Coffee pot stains are unsightly, unpleasant, and painful to erase. Whether it’s the mark of an old pot or mug on a wood table, a blot from a cup of coffee on your favorite work shirt, or unsightly coffee rings on the inside of your coffee maker, you don’t want them there. This guide is here to teach you how to clean coffee pot stains and keep them from returning.
Unfortunately, coffee is a particularly frustrating stain to remove. If you get it on your clothes, you’re almost assuredly going to need some stain remover or bleach to get it out, even if you catch it early. The same goes for tables and coffee pots, too. Even coffee mugs can fall victim to the dreaded brown coffee ring!
In this guide, we’ll walk you through the best ways to remove these stains from your favorite coffee pots. Some of them will even work for getting coffee stains off of other things! With the techniques and know-how in this article on how to clean coffee pot stains, you’ll be well-equipped to prevent these stains from plaguing your house again!
How to Clean Coffee Pot Stains
It’s not hard to learn how to clean coffee pot stains, but different recipes work well for different mediums. You wouldn’t want to clean a glass coffee pot the same way as a stainless steel one, for example, and you wouldn’t use the same method to clean hard water stains as you would coffee rings.
In the same way, a ceramic mug needs different stain removers than glass and stainless steel. In the remainder of this guide, we’ll go over the best methods for cleaning stubborn stains and rings from these items.
Coffee Pot Stain Removal with Vinegar
White vinegar is a fan-favorite at-home cleaner that’s both natural and gentle, and it’s reliable and versatile, too! With how many different things vinegar can clean around the house, it should be no surprise that it’s useful for coffee pot stain removal, also.
For this method, fill your coffee pot halfway with vinegar, then halfway with hot water. If you’re using a glass coffee pot, let the equal parts mixture sit for at least 20 minutes to lift the stains away.
If you have a stove-safe stainless steel coffee pot, heat it on the stove until it comes to a strong boil, then turn the heat off and let it return to room temperature naturally. You can carefully swish both pots around during the process to help dissolve some of the stains, and you can also add a teaspoon or two of baking powder for a bit of extra foaming power if desired.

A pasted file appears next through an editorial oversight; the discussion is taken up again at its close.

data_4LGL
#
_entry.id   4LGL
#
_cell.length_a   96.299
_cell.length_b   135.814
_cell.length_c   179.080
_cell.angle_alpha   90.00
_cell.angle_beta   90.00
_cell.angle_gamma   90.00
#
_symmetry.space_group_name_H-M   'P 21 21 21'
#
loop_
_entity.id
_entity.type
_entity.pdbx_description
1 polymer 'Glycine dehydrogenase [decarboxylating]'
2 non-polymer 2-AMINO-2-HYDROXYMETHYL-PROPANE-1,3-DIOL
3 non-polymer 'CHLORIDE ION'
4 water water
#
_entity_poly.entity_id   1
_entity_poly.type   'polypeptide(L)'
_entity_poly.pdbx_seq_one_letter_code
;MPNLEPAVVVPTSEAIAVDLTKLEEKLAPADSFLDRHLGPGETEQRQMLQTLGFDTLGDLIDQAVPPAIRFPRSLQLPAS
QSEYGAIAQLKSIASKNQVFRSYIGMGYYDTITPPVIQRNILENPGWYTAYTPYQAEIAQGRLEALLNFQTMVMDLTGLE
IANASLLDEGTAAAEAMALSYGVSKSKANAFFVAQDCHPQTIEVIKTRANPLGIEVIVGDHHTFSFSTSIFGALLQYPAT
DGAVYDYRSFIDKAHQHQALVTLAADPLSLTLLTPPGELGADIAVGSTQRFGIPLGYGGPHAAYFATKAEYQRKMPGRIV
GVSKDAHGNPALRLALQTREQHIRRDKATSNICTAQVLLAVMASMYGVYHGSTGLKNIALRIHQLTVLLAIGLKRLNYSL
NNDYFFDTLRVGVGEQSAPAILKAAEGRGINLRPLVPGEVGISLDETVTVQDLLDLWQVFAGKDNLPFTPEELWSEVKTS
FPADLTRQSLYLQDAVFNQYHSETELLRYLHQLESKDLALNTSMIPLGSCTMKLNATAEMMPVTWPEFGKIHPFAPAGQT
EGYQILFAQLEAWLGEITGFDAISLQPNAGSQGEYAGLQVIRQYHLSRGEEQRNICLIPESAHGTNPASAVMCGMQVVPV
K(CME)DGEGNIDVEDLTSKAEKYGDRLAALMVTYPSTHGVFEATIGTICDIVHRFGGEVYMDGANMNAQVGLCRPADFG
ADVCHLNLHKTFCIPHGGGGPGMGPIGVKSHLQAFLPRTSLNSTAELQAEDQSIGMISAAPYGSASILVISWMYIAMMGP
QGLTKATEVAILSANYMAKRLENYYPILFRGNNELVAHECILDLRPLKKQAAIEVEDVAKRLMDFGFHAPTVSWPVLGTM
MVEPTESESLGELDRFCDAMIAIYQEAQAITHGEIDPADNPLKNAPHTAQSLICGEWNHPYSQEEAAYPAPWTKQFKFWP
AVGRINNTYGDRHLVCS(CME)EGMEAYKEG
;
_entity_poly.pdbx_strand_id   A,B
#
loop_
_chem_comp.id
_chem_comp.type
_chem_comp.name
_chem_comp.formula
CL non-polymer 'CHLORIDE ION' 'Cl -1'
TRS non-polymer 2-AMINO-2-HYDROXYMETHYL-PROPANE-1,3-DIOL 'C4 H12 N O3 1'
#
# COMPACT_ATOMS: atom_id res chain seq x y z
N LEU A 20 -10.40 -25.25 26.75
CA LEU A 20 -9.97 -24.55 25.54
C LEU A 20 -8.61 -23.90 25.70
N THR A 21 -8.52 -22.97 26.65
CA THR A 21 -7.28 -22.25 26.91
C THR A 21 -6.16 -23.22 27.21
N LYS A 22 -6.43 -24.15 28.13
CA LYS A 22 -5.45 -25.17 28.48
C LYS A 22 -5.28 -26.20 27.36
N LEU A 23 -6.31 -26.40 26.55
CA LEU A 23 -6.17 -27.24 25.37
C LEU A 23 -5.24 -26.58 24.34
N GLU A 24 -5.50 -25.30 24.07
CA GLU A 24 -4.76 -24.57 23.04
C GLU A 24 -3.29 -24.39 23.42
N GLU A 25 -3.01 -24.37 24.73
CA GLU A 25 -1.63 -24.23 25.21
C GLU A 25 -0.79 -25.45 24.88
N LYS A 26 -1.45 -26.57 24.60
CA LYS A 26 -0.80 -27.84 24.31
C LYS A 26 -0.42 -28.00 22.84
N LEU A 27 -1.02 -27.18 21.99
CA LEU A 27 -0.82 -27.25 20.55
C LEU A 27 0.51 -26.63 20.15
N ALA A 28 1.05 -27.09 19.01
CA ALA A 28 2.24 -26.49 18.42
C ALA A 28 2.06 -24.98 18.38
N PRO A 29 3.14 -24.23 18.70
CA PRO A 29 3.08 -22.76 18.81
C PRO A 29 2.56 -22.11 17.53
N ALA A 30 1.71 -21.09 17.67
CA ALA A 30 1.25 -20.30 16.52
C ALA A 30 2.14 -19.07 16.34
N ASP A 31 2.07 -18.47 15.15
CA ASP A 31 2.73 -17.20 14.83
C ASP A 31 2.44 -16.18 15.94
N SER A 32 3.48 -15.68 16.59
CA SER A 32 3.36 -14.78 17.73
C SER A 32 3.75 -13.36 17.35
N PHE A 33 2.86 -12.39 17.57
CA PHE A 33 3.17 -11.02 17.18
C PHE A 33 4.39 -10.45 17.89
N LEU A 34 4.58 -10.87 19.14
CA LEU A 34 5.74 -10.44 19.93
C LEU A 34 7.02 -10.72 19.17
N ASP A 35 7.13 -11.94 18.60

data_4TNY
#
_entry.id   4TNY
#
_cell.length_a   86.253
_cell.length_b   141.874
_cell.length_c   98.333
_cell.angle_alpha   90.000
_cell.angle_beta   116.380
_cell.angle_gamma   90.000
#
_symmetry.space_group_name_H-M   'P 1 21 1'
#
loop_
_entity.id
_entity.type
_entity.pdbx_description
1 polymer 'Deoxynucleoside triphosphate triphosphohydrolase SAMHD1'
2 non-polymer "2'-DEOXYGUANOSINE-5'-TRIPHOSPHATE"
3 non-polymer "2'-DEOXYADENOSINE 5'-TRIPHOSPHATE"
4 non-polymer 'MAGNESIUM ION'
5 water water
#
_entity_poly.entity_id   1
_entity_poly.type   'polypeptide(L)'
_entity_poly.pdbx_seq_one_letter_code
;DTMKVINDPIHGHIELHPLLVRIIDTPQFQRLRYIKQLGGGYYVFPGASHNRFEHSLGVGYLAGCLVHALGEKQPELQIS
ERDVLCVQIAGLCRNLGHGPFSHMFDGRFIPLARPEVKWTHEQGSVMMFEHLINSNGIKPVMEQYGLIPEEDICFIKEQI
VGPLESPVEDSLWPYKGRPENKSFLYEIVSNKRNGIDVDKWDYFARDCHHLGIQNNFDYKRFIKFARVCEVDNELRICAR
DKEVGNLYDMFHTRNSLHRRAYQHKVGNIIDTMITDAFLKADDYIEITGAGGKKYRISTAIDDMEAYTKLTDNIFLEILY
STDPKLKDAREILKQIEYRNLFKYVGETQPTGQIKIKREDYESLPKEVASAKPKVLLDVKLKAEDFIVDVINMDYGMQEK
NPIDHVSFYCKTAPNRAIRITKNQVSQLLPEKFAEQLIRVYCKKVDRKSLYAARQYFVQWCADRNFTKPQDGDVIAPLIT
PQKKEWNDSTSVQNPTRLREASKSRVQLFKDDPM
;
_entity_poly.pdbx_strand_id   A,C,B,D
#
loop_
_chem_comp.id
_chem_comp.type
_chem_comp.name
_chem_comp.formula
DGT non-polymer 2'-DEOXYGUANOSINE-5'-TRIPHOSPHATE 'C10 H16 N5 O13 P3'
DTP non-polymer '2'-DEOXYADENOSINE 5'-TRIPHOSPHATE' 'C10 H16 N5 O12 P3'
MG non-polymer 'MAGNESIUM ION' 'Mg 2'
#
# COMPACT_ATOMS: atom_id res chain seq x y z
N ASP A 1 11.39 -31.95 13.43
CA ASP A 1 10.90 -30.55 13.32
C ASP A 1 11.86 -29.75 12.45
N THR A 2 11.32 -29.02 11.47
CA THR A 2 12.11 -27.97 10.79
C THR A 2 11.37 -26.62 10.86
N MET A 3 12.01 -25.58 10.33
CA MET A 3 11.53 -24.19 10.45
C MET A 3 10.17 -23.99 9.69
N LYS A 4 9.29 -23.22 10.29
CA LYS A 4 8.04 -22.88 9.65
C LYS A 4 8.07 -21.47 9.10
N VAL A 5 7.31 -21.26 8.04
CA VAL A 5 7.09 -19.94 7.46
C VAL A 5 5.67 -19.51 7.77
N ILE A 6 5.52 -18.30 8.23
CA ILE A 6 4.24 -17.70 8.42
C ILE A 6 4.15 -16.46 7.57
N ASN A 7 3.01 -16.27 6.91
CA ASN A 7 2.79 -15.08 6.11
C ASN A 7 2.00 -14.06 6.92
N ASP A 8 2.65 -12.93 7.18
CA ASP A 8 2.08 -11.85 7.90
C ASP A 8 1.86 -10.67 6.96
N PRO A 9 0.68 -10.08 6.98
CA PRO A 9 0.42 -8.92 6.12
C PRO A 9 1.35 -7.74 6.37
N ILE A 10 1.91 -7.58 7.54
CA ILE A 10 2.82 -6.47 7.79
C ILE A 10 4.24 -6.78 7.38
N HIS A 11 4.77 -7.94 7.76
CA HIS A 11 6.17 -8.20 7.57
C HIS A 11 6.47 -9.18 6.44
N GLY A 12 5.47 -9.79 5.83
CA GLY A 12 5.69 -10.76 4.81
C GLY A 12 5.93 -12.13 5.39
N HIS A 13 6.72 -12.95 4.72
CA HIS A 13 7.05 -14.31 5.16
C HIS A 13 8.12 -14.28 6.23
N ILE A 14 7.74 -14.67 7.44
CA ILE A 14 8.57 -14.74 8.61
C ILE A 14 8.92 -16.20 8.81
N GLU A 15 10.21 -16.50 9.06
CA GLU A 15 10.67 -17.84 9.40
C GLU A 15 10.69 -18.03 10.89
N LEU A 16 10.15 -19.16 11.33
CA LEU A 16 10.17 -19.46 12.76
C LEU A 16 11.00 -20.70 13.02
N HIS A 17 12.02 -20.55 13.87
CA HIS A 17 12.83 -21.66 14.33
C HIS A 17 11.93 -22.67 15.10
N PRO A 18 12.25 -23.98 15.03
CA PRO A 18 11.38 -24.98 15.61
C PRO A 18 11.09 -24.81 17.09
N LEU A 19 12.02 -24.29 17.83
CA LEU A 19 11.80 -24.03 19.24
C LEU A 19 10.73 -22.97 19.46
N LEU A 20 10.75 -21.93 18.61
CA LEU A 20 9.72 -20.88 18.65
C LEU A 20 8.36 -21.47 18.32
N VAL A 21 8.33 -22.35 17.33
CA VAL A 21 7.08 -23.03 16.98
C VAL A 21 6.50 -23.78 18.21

Rinse pots thoroughly with soapy water to remove the vinegar odor after cleaning, or run them through the dishwasher if they’re dishwasher safe. Let them dry thoroughly on a paper towel or soft cloth before returning them to your coffee machine.
Removing Coffee Stains from Coffee Pot with Salt and Ice
Salt and ice cubes, while not as effective as vinegar, combine to form a much less stinky solution to removing your coffee rings and stains. Removing coffee stains from coffee pot with salt and ice is a favorite secret of coffee-making professionals everywhere.
All you need to do for this recipe is to add the salt and the ice cubes to your coffee pot. This method is particularly useful for glass carafes, but it should work for most stainless steel ones, too. Swirl the ice and salt mixture around the pot until the coffee stains lift, then rinse it out with cold water.
If you have a glass pot, be sure that it’s cooled to room temperature before you add anything cold to it. Rinse your containers well with dish soap and clean water so that you’re not left with coffee tasting like salt the next time you use it!
Remove the Toughest Coffee Rings with Hydrogen Peroxide and Baking Soda
Baking soda and hydrogen peroxide combine to create a genuinely potent home-cleaning solution. This recipe pairs the two ingredients with a sponge or scrub brush and a little elbow grease to get the worst stains out of your coffee carafes.
Add the ingredients to your coffee pot, then swirl them around the container for at least a minute. Leave the formula in the carafe for up to 30 minutes for a bit of extra effectiveness, but if you’re in a rush, you may be able to make up for that time with a bit of elbow grease. Rinse your carafes thoroughly with dishwashing soap and freshwater when finished.
How did you like our coffee pot stain cleaning guide? As far as cleaning recipes go, all of these options are rather quick and easy. Honorable mention goes to lemon juice and denture cleaner, but they weren’t fast enough to make our quick-cleaning list! These methods can help you get the coffee grounds out of your Keurig, Cuisinart, or French press, too, if needed.
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